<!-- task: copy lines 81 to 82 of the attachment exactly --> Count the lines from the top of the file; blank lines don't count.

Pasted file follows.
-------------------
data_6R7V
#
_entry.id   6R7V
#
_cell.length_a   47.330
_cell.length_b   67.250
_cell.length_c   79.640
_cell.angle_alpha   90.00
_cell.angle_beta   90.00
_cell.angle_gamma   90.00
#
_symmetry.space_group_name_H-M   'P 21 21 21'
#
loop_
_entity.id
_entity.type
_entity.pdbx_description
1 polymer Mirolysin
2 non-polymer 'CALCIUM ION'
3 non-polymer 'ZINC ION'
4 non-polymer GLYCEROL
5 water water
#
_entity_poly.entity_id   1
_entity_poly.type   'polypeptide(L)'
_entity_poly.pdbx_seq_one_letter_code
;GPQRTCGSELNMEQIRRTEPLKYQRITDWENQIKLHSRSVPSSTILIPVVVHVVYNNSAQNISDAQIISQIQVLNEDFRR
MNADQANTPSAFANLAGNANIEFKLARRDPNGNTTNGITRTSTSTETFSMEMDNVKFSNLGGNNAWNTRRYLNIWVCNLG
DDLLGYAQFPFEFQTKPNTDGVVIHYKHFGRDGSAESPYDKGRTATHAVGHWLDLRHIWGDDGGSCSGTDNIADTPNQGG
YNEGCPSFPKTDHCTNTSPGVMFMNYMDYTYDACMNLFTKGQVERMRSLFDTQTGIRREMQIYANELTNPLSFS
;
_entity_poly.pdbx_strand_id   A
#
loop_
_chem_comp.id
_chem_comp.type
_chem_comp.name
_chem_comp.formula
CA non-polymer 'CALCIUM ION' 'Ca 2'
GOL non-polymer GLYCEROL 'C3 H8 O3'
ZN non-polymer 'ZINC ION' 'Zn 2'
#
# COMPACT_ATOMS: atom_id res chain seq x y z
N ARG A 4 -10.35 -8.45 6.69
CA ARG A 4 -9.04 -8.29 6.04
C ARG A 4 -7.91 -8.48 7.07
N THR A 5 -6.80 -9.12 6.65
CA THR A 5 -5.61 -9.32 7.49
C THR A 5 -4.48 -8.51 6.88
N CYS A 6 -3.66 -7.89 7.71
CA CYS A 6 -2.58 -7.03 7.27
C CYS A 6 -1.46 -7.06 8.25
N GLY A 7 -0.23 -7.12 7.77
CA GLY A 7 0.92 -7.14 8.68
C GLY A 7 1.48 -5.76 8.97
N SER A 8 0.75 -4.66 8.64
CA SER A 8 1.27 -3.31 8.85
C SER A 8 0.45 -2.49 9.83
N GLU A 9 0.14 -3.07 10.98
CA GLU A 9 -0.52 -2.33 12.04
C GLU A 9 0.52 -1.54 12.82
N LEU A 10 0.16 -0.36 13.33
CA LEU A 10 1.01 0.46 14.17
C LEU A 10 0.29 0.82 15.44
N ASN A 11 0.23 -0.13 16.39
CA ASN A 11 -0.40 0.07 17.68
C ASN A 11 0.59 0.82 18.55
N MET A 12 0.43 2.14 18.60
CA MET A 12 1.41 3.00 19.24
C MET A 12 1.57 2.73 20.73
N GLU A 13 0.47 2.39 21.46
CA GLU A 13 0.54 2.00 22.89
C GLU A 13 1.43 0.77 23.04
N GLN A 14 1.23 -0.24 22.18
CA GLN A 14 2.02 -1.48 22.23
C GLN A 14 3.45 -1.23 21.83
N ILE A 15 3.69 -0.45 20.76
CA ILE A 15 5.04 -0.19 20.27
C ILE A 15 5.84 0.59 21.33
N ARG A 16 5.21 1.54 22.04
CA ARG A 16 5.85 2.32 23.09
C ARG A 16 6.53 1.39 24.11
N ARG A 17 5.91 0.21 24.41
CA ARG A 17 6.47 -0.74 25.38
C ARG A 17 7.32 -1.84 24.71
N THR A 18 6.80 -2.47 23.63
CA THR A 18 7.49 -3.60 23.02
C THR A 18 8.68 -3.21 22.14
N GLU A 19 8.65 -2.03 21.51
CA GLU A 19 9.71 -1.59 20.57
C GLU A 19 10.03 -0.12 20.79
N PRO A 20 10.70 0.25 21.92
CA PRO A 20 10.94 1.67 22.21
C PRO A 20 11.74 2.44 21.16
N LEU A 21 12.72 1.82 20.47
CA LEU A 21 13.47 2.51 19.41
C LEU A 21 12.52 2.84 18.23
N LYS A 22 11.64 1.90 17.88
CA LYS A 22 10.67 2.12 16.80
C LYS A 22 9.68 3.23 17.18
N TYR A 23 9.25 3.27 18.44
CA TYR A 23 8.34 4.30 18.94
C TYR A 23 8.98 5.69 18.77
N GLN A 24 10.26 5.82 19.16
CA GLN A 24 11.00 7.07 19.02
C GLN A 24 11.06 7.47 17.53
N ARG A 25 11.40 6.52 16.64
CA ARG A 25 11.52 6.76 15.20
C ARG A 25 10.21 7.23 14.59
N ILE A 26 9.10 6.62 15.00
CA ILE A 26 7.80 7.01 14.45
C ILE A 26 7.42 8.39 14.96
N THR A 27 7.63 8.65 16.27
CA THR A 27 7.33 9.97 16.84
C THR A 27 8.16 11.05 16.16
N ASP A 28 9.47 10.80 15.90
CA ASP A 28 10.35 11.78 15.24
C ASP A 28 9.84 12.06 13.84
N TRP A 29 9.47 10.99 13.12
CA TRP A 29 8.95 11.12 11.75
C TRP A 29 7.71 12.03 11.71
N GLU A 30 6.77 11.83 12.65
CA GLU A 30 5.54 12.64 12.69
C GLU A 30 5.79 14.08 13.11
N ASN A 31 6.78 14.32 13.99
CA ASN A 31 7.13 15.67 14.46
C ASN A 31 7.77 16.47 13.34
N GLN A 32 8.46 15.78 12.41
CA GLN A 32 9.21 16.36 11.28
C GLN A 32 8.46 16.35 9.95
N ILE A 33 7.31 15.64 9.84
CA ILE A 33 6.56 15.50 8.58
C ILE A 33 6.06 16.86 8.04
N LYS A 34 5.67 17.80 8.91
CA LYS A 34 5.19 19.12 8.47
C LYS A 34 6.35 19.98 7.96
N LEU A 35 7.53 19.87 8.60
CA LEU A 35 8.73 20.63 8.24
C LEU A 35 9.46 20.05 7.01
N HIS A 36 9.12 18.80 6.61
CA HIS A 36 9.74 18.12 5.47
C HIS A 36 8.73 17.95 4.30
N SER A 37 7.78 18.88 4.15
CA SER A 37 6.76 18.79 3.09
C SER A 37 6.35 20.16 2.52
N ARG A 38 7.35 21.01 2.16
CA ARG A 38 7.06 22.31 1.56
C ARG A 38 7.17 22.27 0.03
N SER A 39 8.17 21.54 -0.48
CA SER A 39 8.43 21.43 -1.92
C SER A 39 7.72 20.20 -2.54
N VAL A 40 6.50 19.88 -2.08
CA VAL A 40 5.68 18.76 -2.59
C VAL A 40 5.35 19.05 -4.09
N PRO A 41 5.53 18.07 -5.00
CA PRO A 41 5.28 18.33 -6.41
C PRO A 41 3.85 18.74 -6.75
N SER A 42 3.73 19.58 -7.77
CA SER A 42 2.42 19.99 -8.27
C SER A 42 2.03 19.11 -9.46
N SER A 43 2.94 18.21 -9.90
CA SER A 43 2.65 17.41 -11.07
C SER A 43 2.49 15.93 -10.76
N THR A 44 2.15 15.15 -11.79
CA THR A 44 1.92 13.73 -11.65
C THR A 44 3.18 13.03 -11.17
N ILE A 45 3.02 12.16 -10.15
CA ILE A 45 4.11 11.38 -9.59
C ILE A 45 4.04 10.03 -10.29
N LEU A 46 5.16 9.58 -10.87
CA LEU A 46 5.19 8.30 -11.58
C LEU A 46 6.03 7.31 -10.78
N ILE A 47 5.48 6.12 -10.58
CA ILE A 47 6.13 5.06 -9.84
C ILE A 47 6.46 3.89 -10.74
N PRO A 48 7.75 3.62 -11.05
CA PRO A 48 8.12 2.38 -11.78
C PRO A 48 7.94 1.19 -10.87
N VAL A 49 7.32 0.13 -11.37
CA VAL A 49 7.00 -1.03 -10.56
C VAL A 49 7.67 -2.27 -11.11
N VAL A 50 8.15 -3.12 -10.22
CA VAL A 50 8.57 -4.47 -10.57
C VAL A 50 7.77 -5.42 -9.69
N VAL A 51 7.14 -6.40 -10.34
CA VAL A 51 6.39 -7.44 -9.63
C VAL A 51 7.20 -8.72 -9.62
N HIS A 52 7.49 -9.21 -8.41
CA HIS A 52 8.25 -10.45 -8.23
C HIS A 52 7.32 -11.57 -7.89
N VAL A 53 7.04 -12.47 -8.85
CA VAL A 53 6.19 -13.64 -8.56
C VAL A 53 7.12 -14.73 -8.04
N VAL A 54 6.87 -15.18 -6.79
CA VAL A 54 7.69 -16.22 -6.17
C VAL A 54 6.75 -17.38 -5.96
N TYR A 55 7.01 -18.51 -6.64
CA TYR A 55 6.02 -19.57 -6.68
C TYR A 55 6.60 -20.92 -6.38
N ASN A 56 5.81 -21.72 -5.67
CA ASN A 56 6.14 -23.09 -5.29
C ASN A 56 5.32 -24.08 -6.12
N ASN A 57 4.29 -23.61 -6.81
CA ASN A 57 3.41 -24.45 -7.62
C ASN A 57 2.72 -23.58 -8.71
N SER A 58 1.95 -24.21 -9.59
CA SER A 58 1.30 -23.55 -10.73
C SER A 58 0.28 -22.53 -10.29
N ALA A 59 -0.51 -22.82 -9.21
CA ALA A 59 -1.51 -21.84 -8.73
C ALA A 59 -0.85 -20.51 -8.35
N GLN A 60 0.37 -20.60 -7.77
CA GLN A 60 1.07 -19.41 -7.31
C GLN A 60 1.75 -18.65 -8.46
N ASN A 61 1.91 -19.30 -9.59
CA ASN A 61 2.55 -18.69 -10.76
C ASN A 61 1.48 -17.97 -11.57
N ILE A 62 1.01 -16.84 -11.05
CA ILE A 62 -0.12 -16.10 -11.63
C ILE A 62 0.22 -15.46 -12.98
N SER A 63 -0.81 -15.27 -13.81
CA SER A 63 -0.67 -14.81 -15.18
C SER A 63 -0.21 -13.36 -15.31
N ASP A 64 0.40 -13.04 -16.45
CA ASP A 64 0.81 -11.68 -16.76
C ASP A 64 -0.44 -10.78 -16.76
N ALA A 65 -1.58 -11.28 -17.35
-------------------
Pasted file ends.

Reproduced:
CA ARG A 16 5.85 2.32 23.09
C ARG A 16 6.53 1.39 24.11